THE weakness of the housing market is clearly not doing any favours to the wider construction industry.

LSE pulls plug on bid for Canadian exchange

THE London Stock Exchange last night dramatically pulled its C$3.6bn (£1.8bn) takeover bid for TMX, saying the offer was "highly unlikely to achieve the required two-thirds majority approval" at the Canadian exchange's shareholder meeting.

Martin Flanagan: The eurozone breathes a sigh of relief as Greek tragedy averted

APOCALYPSE avoided. The Greek parliament voted for acceptance of a five-year austerity plan yesterday, the initial vital stage in the debt-crushed country gaining access to a financial lifeline from the European Union and the International Monetary Fund.

Martin Flanagan: Bank's big-wigs under fire over performance

IT WAS always a racing certainty that the Bank of England's finest would be criticised by MPs yesterday for their record on inflation forecasting.

Martin Flanagan: Nick Clegg's carpentry skills leave a lot to be desired

NICK Clegg is obviously a man on a mission to escape the shadow of the accusation that he cynically sold a student generation down the tuition fee river for political power.

Martin Flanagan: Private-sector sympathy is likely to be in rather short supply

AS THE public sector wrestles with the patently unthinkable prospect of wage and recruitment freezes and the ending of final salary pensions, the private sector is picking up some of the employment slack.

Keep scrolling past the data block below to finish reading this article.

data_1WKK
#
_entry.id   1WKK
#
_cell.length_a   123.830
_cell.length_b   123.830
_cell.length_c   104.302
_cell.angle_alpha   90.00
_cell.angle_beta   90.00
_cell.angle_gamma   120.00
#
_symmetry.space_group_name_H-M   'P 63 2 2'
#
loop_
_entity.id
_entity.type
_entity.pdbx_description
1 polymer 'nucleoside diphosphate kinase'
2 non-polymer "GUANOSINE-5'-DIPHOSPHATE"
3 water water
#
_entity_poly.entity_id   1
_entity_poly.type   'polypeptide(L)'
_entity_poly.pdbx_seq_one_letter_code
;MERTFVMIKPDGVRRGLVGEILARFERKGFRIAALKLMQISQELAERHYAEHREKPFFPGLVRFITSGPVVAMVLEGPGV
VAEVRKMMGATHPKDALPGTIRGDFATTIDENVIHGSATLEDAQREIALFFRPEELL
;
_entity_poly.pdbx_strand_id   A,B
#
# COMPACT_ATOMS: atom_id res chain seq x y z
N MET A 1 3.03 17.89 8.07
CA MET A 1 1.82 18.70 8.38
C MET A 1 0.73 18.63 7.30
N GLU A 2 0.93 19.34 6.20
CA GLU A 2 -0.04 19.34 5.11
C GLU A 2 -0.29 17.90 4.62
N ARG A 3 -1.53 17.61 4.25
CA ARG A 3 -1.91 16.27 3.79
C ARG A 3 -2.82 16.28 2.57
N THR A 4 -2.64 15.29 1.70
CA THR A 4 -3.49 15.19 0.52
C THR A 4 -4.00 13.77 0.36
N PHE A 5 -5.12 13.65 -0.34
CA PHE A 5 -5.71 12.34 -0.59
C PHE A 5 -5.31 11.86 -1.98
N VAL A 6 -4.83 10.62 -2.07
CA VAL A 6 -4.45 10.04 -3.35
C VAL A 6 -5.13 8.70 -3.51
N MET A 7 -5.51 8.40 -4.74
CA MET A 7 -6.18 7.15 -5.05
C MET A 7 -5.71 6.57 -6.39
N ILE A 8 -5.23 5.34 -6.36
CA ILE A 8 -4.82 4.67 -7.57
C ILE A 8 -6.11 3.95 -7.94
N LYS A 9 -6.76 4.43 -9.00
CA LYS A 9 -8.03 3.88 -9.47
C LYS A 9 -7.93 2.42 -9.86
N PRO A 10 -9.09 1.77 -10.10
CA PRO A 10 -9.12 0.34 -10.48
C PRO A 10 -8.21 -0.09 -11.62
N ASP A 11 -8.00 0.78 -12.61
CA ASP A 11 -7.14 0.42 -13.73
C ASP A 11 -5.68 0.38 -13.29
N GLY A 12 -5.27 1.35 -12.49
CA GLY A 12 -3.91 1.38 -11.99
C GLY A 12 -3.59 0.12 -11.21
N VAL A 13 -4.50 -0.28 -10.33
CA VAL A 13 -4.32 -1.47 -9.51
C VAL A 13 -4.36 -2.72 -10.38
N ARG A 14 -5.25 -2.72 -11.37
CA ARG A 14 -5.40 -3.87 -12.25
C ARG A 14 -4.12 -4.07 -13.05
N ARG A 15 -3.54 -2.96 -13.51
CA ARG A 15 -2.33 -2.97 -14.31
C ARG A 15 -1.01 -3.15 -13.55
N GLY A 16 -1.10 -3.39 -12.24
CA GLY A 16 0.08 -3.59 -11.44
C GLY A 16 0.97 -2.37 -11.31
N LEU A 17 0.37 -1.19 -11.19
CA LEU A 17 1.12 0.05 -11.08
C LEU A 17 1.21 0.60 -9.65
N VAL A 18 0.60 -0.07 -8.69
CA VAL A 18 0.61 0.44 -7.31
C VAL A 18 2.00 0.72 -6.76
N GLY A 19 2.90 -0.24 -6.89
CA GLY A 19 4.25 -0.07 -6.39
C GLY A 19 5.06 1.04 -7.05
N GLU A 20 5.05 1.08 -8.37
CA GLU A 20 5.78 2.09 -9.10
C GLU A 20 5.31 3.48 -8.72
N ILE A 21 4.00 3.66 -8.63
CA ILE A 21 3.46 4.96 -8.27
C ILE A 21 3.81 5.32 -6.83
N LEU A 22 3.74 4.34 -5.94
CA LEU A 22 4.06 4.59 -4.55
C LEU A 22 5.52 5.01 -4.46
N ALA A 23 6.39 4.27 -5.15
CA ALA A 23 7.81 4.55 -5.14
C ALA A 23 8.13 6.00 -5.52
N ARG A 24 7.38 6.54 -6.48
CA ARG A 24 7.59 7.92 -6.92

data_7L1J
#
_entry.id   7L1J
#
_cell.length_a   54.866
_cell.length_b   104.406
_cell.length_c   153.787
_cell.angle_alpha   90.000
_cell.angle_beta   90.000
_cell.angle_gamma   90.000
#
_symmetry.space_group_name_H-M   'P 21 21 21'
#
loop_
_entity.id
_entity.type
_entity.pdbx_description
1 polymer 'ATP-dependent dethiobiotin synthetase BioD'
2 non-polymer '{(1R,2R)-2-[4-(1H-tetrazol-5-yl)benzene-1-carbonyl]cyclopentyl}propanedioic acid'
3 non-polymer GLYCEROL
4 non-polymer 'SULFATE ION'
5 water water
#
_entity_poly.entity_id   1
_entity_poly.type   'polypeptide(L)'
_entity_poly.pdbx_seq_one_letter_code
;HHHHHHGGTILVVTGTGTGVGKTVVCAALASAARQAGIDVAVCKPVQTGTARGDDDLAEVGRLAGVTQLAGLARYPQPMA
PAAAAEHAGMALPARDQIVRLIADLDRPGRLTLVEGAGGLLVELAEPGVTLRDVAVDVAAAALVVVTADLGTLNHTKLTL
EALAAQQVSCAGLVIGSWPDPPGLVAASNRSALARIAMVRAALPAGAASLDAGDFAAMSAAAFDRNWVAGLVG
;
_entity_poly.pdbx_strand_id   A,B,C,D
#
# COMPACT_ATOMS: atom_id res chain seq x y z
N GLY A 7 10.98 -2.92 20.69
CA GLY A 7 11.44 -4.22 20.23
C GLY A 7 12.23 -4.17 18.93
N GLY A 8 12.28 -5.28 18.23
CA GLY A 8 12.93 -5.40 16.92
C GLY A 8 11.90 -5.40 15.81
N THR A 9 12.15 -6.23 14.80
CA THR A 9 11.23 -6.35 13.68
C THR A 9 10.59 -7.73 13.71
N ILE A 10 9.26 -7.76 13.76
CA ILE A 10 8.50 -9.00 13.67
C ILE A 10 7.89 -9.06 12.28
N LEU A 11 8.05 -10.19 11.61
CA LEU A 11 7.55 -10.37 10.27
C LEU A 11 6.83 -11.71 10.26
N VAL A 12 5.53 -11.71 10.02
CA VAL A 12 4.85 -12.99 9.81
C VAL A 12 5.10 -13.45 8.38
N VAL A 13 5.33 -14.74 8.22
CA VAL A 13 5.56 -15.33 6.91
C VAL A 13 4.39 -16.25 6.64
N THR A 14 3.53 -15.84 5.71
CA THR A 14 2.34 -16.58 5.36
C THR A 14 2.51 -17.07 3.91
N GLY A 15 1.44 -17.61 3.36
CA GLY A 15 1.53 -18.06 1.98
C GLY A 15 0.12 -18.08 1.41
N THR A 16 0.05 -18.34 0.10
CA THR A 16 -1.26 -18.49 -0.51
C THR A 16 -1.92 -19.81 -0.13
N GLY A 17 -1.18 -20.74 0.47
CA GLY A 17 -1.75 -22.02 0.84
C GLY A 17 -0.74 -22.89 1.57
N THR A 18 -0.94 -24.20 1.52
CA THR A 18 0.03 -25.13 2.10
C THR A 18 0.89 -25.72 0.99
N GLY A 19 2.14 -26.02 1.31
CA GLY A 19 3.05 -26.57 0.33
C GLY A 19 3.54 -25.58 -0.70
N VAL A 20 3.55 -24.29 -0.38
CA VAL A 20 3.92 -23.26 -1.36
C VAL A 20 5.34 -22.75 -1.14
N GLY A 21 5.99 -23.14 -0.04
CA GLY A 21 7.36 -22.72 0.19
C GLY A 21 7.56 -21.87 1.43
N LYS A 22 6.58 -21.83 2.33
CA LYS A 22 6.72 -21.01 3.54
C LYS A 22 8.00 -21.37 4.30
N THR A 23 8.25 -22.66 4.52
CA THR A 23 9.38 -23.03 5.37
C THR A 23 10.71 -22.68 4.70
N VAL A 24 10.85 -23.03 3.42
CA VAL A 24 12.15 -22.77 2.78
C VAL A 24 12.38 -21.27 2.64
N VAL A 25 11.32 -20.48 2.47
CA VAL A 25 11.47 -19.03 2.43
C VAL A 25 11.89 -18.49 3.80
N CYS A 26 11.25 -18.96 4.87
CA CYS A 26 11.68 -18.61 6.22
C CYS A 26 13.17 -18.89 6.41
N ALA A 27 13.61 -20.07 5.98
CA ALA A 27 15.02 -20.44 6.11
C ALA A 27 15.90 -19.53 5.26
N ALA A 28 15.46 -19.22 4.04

Martin Flanagan: George Osborne's decision to split retail and 'casino' banking has met a mixed response

AS HE donned his dinner suit and made the short journey from Number 11 Downing Street to Mansion House on Wednesday night, George Osborne was feeling confident even though he knew he was about to face an audience whose feelings on the so-called "ring-fencing" of banks varied from cautious welcome to strong scepticism.

Martin Flanagan: Postcards from the edge of the Royal Mail's abyss

THE bleak annual figures from Royal Mail are sobering. They highlight starkly how an institution that has been a key part of the British social and economic fabric since Victorian times is being brought low by the phenomenal upsurge in electronic messaging in society plus rising private competition in traditional mail.

Martin Flanagan: Combination is tainted for many shareholders in volatile markets

THERE's private business, there's publicly-listed business, and then there's publicly-quoted mining and commodity business based in Switzerland or Kazakhstan. Events at Eurasian Natural Resources Corp (ENRC) and Glencore suggest the latter combination can give new investors the worst of both worlds.

Martin Flanagan: Speedy rehab as clouds clear for BP's former boss

AS CORPORATE rehabilitations go, it is pretty slick. Less than nine months after leaving BP's helm under a cloud following the fallout from the Deepwater Horizon tragedy, Tony Hayward is set to return to head up a London-listed oil company.